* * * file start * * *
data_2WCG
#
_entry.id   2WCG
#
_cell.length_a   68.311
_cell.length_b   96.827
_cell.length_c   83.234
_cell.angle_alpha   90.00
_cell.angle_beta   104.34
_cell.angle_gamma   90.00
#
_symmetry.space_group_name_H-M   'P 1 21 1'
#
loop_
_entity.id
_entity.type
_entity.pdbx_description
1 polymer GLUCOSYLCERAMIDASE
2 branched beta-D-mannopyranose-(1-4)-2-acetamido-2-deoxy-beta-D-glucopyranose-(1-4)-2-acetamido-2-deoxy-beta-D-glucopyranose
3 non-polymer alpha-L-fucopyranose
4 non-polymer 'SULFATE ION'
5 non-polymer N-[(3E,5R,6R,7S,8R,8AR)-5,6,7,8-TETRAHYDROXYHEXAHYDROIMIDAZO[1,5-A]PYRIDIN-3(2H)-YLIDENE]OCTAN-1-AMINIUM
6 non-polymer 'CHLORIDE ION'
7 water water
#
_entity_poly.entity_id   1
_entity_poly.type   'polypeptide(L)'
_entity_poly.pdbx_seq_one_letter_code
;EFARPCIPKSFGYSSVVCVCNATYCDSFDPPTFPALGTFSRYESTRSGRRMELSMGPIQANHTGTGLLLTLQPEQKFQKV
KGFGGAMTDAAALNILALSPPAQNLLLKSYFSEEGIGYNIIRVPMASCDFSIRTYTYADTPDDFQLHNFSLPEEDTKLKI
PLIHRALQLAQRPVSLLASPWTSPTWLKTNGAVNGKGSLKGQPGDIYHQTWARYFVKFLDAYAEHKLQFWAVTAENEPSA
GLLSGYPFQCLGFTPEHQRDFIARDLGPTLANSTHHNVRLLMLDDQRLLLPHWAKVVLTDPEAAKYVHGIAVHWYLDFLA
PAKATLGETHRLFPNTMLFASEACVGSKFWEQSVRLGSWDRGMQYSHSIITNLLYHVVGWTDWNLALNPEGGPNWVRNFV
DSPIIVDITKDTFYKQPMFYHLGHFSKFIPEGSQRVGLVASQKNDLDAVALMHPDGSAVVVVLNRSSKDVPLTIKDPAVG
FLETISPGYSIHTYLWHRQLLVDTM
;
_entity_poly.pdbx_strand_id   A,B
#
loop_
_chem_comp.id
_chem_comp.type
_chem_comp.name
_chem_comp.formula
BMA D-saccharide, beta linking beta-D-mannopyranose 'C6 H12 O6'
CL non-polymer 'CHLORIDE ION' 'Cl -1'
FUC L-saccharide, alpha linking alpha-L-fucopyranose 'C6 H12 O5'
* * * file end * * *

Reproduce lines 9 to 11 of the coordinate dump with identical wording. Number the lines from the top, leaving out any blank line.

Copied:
_cell.angle_beta   104.34
_cell.angle_gamma   90.00
#